Abstract: How persistent is public goods provision in a comparative perspective? We explore the link between infrastructure investments made during antiquity and the presence of infrastructure today, as well as the link between early infrastructure and economic activity both in the past and in the present, across the entire area under dominion of the Roman Empire at the zenith of its geographical extension (117 CE). We find a remarkable pattern of persistence showing that greater Roman road density goes along with (a) greater modern road density, (b) greater settlement for-mation in 500 CE, and (c) greater economic activity in 2010. Interestingly, however, the degree of persistence in road density and the link between early road density and contemporary economic development is weakened to the point of insignificance in areas where the use of wheeled vehicles was abandoned from the first millennium CE until the late modern period. Taken at face value, our results suggest that infrastructure may be one important channel through which persistence in comparative development comes about.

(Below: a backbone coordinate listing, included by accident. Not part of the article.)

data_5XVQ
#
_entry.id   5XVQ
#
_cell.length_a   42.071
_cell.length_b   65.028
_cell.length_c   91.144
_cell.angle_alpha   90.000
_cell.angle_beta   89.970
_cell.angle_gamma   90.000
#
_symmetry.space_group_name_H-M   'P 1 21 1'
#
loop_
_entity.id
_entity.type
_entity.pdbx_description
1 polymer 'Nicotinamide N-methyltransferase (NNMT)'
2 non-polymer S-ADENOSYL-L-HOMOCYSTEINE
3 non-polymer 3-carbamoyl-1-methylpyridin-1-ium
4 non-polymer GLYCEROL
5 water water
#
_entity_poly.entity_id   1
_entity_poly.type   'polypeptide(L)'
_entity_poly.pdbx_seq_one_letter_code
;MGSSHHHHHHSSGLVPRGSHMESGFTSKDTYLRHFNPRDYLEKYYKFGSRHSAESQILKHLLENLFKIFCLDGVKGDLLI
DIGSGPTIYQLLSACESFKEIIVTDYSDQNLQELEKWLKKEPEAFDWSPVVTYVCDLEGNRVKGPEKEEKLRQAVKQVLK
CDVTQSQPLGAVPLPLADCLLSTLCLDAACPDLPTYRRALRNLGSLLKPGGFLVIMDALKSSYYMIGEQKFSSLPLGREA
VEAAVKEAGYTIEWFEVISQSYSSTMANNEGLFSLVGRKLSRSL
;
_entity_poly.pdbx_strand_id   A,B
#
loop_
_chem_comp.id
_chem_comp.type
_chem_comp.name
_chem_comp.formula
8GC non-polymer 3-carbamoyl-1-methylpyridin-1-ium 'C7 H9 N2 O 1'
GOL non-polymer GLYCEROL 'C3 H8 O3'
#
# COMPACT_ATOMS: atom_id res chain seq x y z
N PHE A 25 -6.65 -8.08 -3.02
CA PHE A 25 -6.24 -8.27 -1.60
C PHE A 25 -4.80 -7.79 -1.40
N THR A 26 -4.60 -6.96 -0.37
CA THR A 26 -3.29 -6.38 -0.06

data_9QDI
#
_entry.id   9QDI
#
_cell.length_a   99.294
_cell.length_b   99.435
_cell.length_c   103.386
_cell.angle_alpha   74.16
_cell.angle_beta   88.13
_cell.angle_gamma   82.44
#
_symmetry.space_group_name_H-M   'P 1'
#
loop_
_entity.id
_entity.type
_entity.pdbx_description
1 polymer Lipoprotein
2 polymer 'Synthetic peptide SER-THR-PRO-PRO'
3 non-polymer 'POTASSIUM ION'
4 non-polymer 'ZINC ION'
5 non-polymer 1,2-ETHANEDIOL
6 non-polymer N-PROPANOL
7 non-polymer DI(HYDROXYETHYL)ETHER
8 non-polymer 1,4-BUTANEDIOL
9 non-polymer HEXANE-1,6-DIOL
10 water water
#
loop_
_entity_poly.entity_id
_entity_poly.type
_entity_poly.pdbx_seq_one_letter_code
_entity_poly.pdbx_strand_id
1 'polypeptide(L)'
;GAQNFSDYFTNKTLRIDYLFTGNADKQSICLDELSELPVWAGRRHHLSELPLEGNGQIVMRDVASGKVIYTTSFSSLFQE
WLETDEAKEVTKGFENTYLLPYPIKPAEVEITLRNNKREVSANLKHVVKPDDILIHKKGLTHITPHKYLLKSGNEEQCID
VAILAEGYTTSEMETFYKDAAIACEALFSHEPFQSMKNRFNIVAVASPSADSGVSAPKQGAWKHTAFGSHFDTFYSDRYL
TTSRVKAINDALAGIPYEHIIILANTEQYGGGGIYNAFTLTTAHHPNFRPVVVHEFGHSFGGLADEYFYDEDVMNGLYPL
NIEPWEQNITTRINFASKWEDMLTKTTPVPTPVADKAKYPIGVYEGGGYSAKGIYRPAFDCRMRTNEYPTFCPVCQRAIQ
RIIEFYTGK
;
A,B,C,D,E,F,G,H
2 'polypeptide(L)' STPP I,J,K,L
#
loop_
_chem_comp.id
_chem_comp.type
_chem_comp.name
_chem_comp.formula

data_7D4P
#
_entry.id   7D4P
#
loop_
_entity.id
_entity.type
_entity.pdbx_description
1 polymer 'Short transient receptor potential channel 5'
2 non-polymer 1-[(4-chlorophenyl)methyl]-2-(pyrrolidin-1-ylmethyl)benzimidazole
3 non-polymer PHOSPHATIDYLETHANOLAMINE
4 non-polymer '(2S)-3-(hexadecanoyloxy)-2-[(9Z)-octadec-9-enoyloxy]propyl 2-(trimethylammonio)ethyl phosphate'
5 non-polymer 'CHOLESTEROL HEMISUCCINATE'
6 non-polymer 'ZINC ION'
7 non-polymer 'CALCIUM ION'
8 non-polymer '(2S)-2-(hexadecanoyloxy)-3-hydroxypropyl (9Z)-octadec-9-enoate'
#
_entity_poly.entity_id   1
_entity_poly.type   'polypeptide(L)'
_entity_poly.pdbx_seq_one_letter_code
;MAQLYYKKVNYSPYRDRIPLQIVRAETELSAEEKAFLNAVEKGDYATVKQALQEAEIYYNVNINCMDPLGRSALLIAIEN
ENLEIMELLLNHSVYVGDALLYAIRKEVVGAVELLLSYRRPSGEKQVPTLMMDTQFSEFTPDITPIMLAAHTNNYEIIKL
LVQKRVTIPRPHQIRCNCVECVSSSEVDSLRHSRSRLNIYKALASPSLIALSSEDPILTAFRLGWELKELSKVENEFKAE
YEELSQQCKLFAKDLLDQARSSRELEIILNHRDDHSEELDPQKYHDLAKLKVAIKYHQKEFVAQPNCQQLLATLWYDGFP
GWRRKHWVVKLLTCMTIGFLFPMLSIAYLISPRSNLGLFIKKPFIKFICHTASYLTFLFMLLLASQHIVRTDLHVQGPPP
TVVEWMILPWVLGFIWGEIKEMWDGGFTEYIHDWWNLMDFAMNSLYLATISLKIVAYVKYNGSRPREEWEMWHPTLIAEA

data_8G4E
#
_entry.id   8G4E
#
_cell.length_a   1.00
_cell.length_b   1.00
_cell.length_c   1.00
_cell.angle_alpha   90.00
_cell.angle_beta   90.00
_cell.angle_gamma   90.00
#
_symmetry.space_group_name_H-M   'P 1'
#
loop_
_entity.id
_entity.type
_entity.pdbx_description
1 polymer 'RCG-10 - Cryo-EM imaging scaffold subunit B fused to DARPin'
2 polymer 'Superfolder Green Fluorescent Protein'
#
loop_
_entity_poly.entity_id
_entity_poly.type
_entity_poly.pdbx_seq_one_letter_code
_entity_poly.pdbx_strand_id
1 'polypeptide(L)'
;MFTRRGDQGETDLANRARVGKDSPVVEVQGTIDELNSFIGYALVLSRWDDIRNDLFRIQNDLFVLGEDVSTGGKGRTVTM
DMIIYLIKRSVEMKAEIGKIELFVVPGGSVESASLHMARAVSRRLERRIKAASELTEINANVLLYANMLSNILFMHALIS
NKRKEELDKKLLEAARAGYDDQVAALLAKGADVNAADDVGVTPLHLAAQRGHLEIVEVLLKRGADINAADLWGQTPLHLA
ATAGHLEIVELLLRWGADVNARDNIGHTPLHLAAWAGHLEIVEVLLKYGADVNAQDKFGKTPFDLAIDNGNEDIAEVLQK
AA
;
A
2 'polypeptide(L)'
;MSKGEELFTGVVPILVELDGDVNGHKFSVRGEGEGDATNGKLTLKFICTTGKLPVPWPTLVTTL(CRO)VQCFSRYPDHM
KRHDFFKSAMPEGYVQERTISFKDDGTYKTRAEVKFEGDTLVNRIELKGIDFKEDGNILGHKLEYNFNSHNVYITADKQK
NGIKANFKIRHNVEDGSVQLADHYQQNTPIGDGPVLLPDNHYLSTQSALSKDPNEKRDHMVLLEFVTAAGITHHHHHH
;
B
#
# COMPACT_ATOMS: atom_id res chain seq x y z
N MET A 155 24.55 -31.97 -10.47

Keywords: Roman roads; Roman Empire; public goods; infrastructure; persistence
    JEL: H41 O40
    Date: 2018–02
  10. By: Ager, Philipp (Department of Business and Economics); Hansen, Casper Worm (University of Copenhagen); Lønstrup, Lars (Department of Business and Economics)
    Abstract: This paper examines the long-run effects on the spatial distribution of economic activity caused by historical shocks. Using variation in the potential damage intensity of the 1906 San Francisco Earthquake across cities in the American West, we show that more severely affected cities experienced lower population growth relative to less affected cities after the earthquake. This negative effect persisted until the late 20th century. The earthquake diverted migrants to less affected areas in the region, which, together with reinforcing dynamic agglomeration effects from scale economies, left a long-lasting mark on the location of economic activity in the American West.
    Keywords: Economic geography; Location of economic activity; Migration; Natural disasters
    JEL: O15 O40 R11 R12
    Date: 2018–02–12